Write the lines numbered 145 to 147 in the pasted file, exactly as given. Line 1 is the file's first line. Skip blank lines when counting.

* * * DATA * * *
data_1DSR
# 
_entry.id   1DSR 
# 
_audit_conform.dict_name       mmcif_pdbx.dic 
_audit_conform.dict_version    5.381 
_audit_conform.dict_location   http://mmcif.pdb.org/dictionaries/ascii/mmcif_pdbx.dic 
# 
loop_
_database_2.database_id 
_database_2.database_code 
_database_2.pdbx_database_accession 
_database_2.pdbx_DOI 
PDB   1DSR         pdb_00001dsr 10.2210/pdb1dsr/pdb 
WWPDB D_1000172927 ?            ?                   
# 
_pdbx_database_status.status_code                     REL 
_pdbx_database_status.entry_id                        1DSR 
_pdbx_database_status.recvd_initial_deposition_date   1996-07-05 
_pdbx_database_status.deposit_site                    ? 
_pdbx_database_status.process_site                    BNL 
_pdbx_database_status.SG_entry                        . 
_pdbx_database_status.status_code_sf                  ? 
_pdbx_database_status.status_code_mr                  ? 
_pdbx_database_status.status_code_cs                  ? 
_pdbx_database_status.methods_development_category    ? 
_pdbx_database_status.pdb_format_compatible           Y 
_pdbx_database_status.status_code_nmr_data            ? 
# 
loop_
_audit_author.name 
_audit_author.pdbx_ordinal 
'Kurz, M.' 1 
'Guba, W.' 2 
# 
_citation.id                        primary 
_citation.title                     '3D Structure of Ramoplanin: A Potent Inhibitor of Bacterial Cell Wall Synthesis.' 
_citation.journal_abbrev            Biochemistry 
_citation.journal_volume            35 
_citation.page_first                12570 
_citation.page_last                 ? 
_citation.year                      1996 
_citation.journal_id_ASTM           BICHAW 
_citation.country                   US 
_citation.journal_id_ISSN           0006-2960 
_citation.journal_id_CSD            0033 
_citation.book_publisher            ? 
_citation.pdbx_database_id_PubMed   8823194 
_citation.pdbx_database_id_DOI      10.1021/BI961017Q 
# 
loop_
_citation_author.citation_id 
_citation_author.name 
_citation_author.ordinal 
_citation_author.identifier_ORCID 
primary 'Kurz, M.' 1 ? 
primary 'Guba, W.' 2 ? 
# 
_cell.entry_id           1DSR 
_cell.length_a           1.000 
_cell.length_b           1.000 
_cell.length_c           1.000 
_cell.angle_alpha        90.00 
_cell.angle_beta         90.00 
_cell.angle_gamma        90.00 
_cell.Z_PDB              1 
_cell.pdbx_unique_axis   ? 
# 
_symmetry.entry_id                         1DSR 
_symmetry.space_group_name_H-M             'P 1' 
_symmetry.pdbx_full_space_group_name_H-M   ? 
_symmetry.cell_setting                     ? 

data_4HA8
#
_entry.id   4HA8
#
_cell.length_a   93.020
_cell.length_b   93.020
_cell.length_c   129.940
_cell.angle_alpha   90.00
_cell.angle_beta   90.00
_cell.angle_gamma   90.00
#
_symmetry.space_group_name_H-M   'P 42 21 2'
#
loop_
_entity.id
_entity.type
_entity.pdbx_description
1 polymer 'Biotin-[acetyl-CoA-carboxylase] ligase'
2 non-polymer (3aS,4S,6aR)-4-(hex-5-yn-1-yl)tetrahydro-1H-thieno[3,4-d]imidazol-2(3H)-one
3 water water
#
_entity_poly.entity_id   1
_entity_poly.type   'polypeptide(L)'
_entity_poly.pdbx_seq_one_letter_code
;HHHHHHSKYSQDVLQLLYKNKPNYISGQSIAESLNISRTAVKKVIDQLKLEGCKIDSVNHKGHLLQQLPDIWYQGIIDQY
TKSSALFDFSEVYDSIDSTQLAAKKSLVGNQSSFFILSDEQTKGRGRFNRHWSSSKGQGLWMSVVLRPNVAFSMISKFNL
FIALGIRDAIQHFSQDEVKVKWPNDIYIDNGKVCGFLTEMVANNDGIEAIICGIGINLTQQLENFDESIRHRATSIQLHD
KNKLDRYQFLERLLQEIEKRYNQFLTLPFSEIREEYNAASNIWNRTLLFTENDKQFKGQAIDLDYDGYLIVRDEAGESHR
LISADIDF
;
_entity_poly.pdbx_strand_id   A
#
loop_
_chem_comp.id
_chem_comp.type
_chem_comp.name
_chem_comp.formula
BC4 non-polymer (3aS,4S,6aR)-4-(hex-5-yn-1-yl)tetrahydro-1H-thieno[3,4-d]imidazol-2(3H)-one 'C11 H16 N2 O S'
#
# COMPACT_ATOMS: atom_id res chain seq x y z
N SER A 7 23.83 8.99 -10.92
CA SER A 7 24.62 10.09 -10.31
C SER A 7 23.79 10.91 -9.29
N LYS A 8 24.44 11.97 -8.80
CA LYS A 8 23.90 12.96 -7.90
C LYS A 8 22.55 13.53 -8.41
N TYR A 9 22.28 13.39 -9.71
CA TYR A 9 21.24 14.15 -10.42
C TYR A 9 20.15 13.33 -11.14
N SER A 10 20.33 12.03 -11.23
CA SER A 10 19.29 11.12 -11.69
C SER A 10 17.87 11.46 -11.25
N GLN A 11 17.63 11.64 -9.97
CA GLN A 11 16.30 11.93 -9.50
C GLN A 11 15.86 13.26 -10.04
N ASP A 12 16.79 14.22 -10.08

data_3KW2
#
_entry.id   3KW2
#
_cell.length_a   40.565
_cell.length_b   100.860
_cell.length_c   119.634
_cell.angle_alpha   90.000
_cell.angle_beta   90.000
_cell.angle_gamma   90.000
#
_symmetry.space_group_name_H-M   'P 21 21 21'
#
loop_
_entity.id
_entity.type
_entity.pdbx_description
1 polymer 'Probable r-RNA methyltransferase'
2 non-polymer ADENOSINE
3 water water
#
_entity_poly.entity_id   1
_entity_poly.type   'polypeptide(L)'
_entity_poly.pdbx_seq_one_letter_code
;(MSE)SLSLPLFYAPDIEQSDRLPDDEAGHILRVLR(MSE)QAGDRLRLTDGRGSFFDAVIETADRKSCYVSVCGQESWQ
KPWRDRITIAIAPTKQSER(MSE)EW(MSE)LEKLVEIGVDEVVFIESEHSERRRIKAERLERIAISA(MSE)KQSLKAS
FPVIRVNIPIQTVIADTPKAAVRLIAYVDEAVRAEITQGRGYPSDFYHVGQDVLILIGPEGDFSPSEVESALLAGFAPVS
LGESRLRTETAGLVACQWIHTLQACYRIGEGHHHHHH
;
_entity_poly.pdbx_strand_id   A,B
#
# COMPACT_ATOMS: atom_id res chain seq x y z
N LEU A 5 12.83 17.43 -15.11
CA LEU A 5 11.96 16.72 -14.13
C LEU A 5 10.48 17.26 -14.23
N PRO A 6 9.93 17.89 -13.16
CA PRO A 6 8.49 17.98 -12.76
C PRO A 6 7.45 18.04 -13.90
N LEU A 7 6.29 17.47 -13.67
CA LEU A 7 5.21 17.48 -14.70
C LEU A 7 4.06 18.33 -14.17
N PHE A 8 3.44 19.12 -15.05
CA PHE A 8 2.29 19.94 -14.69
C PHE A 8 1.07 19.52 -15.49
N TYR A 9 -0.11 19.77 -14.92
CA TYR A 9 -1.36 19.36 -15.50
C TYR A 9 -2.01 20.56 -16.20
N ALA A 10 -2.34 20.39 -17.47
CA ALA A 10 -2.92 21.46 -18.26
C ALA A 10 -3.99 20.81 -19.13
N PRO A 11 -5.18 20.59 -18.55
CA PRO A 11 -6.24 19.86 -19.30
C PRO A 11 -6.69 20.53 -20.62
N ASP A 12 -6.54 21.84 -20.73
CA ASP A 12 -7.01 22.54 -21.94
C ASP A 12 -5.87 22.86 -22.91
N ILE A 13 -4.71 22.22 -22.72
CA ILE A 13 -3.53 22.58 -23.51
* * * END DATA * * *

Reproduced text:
_entity.pdbx_description
1 polymer 'Probable r-RNA methyltransferase'
2 non-polymer ADENOSINE